As the de facto gateway to the vast troves of information available online, search services play a critical role in the modern information ecosystem. They are often the starting points for people’s questions about the world around them, from the innocuous to the deeply consequential. The results generated by search algorithms can therefore influence everything from consumer behavior to people’s political and social preferences, often in ways that are imperceptible to users of those systems.

Given this significant power, search services are also targets of those who seek to manipulate information to advance a particular, and at times malign, agenda. This includes those working for or on behalf of autocratic foreign governments, who can attempt to leverage search results to whitewash human rights abuses, attack opponents, or interfere in the internal affairs of other countries. The threat is particularly acute with well-resourced states that operate global state-backed media outlets, troll farms, and other state-aligned information outlets that allow them to exploit search services through strategic content production, search engine optimization, or intentional manipulation.

To evaluate this potential risk, we analyzed data over a 30-day period across six search products on four search services (Google Search, Google News, Microsoft Bing, Bing News, Yandex Search, and Baidu Search) to assess the prominence of foreign state-linked websites, or those that reproduce content from those websites, in search returns for queries related to topics of national importance to the United Kingdom. Importantly, we could not assess, nor was it our intention to assess, whether the prominence of any state-linked sources in search results was the result of deliberate manipulation by those states or merely the product of search algorithms determining that the content produced by those sites was relevant to a given query. We also did not assess the relative quality of any individual state media outlets. We recognize that state-backed information sources exist on a broad spectrum in terms of their authoritativeness and journalistic standards, and that a connection to a foreign state is not necessarily problematic and should not be viewed by search services as an inherent risk. In short, our efforts to understand the prominence of state-linked sources in search results should not be viewed as an attempt to document wrongdoing, either by the sources themselves or by the search services that surfaced those sources.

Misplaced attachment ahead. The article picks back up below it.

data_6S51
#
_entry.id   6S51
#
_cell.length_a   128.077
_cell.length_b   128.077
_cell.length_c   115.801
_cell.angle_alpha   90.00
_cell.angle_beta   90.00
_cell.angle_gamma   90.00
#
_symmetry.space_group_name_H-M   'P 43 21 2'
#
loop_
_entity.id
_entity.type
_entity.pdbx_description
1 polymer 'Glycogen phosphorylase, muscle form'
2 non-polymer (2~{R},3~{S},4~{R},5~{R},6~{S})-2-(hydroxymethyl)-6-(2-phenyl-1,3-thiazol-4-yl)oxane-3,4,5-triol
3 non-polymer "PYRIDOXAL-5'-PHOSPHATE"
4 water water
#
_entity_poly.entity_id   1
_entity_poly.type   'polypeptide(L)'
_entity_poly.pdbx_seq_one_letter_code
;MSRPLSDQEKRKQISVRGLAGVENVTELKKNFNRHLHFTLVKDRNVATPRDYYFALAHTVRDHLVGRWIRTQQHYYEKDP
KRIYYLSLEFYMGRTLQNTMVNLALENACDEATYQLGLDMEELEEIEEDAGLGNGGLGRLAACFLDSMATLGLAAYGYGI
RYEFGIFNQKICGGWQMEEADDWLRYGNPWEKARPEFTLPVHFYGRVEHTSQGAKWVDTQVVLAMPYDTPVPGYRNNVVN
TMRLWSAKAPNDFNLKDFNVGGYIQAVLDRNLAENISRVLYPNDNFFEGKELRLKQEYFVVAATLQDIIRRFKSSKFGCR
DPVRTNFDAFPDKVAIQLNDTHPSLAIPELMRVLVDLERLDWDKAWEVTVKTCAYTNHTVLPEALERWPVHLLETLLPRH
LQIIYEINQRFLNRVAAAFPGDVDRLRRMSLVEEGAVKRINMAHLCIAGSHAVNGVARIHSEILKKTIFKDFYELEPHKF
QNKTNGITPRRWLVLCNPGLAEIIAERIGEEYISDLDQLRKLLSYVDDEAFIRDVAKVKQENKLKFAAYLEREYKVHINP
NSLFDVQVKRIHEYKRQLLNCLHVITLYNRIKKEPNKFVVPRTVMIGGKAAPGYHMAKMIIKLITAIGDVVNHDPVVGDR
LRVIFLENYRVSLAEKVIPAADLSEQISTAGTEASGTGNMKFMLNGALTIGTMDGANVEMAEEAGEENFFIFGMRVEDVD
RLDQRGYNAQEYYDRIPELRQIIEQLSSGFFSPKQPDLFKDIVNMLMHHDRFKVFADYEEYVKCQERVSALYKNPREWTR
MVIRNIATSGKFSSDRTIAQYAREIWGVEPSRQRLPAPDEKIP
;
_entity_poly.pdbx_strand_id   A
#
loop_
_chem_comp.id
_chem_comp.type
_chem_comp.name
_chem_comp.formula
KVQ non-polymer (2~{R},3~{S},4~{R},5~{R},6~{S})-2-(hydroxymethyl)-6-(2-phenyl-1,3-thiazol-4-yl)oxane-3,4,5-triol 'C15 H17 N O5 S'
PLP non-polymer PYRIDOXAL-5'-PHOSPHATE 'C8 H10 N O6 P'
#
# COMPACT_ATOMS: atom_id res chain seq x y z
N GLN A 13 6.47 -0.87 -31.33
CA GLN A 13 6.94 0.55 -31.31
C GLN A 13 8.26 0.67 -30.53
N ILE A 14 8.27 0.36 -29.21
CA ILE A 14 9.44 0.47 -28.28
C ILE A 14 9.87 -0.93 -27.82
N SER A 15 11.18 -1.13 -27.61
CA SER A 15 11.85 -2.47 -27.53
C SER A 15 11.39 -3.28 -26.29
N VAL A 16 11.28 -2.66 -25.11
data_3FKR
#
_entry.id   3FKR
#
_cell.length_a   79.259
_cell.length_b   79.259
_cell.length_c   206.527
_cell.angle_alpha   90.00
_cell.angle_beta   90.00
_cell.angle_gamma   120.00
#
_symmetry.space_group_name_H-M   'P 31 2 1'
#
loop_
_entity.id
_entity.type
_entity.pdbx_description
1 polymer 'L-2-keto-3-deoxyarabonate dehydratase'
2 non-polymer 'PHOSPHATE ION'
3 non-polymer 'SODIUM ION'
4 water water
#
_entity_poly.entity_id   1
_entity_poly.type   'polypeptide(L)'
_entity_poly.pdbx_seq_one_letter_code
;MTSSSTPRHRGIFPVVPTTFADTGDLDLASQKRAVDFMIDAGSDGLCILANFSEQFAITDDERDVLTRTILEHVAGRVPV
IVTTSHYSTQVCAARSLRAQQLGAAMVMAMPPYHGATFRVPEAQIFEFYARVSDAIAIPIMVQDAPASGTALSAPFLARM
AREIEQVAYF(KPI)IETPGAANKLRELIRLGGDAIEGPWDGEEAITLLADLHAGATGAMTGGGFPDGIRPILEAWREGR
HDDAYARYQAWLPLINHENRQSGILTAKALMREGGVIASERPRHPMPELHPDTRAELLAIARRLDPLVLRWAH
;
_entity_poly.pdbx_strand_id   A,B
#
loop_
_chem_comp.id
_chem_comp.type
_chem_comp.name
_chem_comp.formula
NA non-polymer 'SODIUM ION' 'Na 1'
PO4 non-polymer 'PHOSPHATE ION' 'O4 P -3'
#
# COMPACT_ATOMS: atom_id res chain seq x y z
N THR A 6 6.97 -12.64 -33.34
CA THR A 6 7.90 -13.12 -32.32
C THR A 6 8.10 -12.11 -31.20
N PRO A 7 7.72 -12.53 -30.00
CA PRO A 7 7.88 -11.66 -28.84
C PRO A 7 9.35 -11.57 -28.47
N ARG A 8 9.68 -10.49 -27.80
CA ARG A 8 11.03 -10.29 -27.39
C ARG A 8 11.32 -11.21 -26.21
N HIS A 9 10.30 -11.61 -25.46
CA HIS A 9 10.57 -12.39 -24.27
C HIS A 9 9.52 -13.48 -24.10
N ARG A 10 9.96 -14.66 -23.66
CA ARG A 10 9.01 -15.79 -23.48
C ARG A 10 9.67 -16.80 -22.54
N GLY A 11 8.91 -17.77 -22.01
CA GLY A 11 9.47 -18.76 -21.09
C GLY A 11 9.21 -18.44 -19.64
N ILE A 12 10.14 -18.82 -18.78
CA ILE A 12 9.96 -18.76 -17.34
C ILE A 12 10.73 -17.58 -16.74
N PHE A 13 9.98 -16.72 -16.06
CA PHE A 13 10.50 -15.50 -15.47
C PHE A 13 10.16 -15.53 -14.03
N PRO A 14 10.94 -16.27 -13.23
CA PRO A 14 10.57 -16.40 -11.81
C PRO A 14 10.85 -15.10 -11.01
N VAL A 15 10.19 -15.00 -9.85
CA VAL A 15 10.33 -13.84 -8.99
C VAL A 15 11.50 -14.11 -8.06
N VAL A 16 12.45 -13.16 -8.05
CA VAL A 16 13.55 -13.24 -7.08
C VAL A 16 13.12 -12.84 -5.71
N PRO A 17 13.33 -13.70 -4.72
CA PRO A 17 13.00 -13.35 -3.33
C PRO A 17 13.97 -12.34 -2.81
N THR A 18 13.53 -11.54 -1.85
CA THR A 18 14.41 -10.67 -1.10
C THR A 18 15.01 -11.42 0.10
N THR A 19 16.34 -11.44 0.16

In addition, although we attempted to select topics that were important to UK interests instead of those that favored the interests of any one foreign government, some of the chosen queries—notably those related to the war against Ukraine—were more likely to be the focus of messaging from certain countries. Results from this study should therefore not be used as comparative data points to suggest that any one state is more influential in UK search results than any other. Instead, the goal of this research was simply to gain a better understanding of how and how often content from websites with direct or indirect links to foreign states—primarily state-backed media outlets but also websites directly or indirectly linked to foreign governments or foreign intelligence services—surfaced in search results in the four constituent countries of the UK.

Though we offer several illustrative examples highlighting specific vulnerabilities uncovered by our research, the bulk of this report is focused on assessing a potential risk of foreign interference by identifying the types of variables—from the topic searched for to the language used—that regularly generated search results from state-linked websites, without assessing whether the content of those search results is potentially illegal under the UK’s newly created Foreign Interference Offense included in the National Security Act 2023. We did, however, pay particular attention to the presence of content produced by media outlets currently sanctioned by the UK government, namely Russian state media outlets that were sanctioned after Russia’s full-scale invasion of Ukraine in 2022.

Read the full report.